(AP Photo/John Minchillo, File)

Russia's attempts to influence the presidential election were worse than you thought

Russia's attempted influence in the presidential election went so far as to impact 39 states' voting software

Matthew Rozsa
June 13, 2017 12:33PM (UTC)

A new report indicates that Russia's efforts to meddle in the 2016 presidential election went far beyond their alleged hacking of Hillary Clinton's campaign and leaking of documents to their puppets at Wikileaks.

Russian hackers managed to breach voter databases and software systems in 39 states, sometimes with the goal of tampering with or eliminating existing voter data, according to a report by Bloomberg.


"Last year, as we detected intrusions into websites managed by election officials around the country, the administration worked relentlessly to protect our election infrastructure. Given that our election systems are so decentralized, that effort meant working with Democratic and Republican election administrators from all across the country to bolster their cyber defenses," said Eric Schultz, a spokesman for former President Barack Obama.

Illinois was "Patient Zero" in the government's investigation into Russian meddling, Bloomberg reported, after a contractor there noticed unauthorized data was leaving the system in July.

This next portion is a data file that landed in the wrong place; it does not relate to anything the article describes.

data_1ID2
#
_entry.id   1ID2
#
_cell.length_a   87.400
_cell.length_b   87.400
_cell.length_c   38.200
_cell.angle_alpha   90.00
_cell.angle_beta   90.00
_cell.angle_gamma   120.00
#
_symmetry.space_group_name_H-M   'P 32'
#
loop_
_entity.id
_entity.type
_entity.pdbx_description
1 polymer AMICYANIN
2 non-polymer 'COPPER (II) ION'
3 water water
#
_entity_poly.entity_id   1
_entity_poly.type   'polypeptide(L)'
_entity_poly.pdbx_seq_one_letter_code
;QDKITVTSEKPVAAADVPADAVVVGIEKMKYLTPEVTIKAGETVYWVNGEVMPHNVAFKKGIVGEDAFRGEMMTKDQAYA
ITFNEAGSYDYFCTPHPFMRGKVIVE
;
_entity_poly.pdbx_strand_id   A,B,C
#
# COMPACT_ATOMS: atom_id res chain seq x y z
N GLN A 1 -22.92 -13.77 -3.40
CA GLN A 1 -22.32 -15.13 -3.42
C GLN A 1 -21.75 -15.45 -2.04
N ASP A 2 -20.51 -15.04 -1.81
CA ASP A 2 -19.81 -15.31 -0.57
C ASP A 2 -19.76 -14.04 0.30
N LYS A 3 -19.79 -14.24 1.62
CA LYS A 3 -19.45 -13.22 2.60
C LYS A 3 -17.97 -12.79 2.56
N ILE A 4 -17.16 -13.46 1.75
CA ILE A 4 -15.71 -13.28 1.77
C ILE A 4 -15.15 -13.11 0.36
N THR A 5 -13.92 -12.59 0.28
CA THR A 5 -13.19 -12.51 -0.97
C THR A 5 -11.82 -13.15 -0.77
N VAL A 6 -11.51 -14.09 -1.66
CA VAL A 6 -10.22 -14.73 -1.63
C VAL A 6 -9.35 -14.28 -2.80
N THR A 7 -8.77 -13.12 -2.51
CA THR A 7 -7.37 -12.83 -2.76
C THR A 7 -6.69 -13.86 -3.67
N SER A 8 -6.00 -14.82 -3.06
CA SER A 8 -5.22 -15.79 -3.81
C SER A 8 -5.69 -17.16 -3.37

Although Obama used the famous "red phone" (literally a secure channel of communication between the United States and Russia) to warn Russia that continuing their attacks could lead to a severe deterioration in the nations' bilateral relationship, he refrained from going public with the full extent of Russia's attempted meddling. His concern, it seems, was that doing so would undermine the voters' confidence in the integrity of the election process.

A document leaked by former National Security Agency contractor Reality Winner also shed light on the extent of the Russian hacking efforts, which were previously not known to the public. Winner had been public in the past about her deep dislike for President Donald Trump.


Matthew Rozsa

Matthew Rozsa is a breaking news writer for Salon. He holds an MA in History from Rutgers University-Newark and is ABD in his PhD program in History at Lehigh University. His work has appeared in Mic, Quartz and MSNBC.

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